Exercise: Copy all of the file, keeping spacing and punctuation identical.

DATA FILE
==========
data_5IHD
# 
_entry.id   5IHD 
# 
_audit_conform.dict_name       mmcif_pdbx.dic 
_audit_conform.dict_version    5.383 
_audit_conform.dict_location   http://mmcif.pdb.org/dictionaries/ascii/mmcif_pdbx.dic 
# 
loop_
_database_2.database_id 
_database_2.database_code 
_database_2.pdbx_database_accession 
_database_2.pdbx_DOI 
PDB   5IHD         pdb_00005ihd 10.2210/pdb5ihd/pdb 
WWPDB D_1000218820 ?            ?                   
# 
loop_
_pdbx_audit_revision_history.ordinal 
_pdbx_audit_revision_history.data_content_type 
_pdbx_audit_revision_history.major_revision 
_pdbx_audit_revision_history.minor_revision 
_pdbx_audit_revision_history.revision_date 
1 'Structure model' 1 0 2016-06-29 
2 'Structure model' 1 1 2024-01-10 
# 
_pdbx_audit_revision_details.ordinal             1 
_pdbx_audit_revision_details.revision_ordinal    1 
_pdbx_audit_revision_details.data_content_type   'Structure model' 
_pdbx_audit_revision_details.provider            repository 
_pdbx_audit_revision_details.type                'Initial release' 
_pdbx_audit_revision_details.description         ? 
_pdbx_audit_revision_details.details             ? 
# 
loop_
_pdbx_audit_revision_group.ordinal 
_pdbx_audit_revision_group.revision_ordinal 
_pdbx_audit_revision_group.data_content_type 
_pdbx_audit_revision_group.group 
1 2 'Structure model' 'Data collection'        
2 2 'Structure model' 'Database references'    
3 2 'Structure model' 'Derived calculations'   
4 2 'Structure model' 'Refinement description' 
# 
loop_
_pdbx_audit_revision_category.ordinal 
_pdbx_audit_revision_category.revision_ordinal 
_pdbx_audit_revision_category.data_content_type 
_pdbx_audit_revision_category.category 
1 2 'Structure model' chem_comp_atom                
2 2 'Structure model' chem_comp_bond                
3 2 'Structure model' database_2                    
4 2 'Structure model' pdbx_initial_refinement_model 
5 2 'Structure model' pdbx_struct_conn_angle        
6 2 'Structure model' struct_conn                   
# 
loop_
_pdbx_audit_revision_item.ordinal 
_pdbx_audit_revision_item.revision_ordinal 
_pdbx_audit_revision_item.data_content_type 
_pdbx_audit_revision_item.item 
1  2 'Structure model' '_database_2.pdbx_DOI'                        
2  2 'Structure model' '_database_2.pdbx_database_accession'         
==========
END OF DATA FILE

data_5IHD
# 
_entry.id   5IHD 
# 
_audit_conform.dict_name       mmcif_pdbx.dic 
_audit_conform.dict_version    5.383 
_audit_conform.dict_location   http://mmcif.pdb.org/dictionaries/ascii/mmcif_pdbx.dic 
# 
loop_
_database_2.database_id 
_database_2.database_code 
_database_2.pdbx_database_accession 
_database_2.pdbx_DOI 
PDB   5IHD         pdb_00005ihd 10.2210/pdb5ihd/pdb 
WWPDB D_1000218820 ?            ?                   
# 
loop_
_pdbx_audit_revision_history.ordinal 
_pdbx_audit_revision_history.data_content_type 
_pdbx_audit_revision_history.major_revision 
_pdbx_audit_revision_history.minor_revision 
_pdbx_audit_revision_history.revision_date 
1 'Structure model' 1 0 2016-06-29 
2 'Structure model' 1 1 2024-01-10 
# 
_pdbx_audit_revision_details.ordinal             1 
_pdbx_audit_revision_details.revision_ordinal    1 
_pdbx_audit_revision_details.data_content_type   'Structure model' 
_pdbx_audit_revision_details.provider            repository 
_pdbx_audit_revision_details.type                'Initial release' 
_pdbx_audit_revision_details.description         ? 
_pdbx_audit_revision_details.details             ? 
# 
loop_
_pdbx_audit_revision_group.ordinal 
_pdbx_audit_revision_group.revision_ordinal 
_pdbx_audit_revision_group.data_content_type 
_pdbx_audit_revision_group.group 
1 2 'Structure model' 'Data collection'        
2 2 'Structure model' 'Database references'    
3 2 'Structure model' 'Derived calculations'   
4 2 'Structure model' 'Refinement description' 
# 
loop_
_pdbx_audit_revision_category.ordinal 
_pdbx_audit_revision_category.revision_ordinal 
_pdbx_audit_revision_category.data_content_type 
_pdbx_audit_revision_category.category 
1 2 'Structure model' chem_comp_atom                
2 2 'Structure model' chem_comp_bond                
3 2 'Structure model' database_2                    
4 2 'Structure model' pdbx_initial_refinement_model 
5 2 'Structure model' pdbx_struct_conn_angle        
6 2 'Structure model' struct_conn                   
# 
loop_
_pdbx_audit_revision_item.ordinal 
_pdbx_audit_revision_item.revision_ordinal 
_pdbx_audit_revision_item.data_content_type 
_pdbx_audit_revision_item.item 
1  2 'Structure model' '_database_2.pdbx_DOI'                        
2  2 'Structure model' '_database_2.pdbx_database_accession'         